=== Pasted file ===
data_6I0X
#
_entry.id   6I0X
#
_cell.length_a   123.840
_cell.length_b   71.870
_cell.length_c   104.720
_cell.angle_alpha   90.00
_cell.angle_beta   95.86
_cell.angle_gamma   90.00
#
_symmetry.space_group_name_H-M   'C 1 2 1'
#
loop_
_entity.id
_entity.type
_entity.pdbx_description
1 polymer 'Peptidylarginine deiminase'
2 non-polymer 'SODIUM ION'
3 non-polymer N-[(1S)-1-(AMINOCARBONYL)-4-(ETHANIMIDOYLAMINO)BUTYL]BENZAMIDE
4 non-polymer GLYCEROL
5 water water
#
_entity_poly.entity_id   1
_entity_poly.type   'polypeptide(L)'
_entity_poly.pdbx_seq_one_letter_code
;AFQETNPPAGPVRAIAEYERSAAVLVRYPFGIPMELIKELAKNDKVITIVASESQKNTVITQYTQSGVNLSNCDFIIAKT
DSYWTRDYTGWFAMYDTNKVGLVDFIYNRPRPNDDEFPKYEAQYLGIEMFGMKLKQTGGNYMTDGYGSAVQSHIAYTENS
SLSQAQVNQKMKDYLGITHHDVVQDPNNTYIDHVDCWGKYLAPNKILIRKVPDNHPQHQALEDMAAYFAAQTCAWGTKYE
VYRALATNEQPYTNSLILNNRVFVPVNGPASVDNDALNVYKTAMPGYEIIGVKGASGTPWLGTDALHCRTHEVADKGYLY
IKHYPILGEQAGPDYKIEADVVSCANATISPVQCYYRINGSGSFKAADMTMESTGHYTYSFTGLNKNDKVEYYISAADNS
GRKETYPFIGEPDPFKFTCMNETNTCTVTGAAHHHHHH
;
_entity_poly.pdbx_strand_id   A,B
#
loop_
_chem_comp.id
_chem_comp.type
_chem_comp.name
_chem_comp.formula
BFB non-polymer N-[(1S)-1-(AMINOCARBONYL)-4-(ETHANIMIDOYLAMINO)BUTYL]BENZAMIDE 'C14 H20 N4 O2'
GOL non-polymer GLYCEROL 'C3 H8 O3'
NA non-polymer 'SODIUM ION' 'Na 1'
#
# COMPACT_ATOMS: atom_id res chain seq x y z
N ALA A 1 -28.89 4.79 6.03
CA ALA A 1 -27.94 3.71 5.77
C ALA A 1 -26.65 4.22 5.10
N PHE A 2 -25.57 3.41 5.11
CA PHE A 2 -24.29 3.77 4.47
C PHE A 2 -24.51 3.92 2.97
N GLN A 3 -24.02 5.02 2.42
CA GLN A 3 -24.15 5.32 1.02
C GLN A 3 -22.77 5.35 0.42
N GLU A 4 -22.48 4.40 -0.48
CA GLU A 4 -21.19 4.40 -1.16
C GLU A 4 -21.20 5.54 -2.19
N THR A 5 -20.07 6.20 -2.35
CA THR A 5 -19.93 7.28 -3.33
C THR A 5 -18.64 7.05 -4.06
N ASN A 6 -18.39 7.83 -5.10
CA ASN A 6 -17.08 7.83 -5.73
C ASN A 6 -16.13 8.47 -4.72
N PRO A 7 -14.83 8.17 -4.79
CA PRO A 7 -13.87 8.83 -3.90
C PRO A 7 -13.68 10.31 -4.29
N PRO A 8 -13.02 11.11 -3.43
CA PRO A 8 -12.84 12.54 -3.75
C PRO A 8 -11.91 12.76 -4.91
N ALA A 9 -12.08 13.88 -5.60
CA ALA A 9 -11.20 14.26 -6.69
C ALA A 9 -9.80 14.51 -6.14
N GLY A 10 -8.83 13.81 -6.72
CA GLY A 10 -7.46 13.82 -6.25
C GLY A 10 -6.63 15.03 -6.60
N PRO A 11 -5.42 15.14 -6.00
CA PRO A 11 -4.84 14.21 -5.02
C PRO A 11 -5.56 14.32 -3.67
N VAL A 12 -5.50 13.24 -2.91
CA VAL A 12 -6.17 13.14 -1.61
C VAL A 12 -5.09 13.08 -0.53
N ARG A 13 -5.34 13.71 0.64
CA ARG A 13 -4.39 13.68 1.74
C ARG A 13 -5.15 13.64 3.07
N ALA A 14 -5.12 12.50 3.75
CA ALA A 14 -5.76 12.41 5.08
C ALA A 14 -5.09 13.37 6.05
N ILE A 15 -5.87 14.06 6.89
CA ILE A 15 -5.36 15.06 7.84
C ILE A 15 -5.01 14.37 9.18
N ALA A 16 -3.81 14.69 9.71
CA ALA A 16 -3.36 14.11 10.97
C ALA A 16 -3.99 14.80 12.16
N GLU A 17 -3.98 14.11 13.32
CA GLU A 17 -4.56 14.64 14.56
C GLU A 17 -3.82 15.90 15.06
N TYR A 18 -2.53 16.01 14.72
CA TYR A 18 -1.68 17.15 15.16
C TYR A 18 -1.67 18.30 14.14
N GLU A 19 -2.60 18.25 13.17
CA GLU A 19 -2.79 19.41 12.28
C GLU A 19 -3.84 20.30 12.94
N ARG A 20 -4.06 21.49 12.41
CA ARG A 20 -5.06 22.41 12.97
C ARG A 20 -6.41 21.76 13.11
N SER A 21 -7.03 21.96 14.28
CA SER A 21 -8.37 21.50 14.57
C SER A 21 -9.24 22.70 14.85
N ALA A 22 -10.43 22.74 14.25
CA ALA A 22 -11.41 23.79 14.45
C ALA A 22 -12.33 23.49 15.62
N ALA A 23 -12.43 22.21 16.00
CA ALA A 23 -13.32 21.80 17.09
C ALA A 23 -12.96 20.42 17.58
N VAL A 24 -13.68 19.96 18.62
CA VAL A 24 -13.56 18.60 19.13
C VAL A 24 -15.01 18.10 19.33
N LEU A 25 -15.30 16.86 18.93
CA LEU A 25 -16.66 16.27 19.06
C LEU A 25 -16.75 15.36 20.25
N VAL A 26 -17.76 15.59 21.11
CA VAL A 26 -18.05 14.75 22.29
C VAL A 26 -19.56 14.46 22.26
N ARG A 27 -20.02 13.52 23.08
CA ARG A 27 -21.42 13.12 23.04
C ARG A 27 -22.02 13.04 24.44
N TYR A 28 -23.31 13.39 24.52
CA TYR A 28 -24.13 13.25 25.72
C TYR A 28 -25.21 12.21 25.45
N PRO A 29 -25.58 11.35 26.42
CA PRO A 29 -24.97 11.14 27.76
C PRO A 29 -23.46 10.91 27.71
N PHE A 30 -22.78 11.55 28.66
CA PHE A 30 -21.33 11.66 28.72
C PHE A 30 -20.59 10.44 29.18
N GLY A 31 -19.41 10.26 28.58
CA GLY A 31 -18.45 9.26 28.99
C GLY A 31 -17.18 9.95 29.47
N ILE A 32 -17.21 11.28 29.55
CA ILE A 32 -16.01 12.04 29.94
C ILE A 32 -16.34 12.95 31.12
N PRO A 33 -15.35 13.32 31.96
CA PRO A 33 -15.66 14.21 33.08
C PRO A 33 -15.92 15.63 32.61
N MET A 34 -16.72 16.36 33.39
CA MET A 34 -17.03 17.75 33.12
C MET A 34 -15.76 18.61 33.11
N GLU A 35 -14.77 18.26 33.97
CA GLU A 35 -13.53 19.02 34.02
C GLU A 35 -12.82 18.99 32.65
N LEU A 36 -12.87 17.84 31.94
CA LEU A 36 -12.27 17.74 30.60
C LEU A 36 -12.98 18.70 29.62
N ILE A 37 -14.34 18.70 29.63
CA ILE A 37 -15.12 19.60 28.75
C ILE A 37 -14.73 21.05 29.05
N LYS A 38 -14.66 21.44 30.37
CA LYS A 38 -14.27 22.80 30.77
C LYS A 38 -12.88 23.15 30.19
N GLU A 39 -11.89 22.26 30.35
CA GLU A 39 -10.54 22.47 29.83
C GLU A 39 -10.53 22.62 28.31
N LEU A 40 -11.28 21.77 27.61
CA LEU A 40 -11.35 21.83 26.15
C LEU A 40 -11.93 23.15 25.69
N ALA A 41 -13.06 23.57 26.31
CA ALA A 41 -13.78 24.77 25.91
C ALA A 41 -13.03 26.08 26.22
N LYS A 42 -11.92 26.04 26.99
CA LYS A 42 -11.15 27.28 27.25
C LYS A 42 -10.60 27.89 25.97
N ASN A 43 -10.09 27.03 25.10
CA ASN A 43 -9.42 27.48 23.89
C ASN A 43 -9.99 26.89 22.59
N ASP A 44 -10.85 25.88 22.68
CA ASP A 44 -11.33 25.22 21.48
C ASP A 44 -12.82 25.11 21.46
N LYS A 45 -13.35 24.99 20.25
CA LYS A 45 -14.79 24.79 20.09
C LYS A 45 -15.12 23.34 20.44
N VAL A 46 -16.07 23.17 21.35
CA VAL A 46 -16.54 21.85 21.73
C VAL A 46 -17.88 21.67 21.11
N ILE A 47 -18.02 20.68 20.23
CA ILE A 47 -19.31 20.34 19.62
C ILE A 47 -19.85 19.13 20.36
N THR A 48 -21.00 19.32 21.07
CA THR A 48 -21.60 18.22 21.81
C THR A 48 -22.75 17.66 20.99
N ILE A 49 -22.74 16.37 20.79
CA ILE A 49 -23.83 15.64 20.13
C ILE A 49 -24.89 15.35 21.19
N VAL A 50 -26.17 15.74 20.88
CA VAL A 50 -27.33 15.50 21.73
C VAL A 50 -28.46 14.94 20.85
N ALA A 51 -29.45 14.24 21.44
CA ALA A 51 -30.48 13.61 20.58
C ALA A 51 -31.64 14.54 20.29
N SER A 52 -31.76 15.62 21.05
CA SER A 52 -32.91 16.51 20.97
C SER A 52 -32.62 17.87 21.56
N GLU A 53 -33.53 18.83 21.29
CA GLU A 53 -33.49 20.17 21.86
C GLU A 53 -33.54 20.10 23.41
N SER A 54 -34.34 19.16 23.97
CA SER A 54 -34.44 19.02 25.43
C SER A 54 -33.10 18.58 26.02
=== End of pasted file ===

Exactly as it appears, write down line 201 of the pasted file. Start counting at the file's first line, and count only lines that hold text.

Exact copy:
C SER A 52 -32.62 17.87 21.56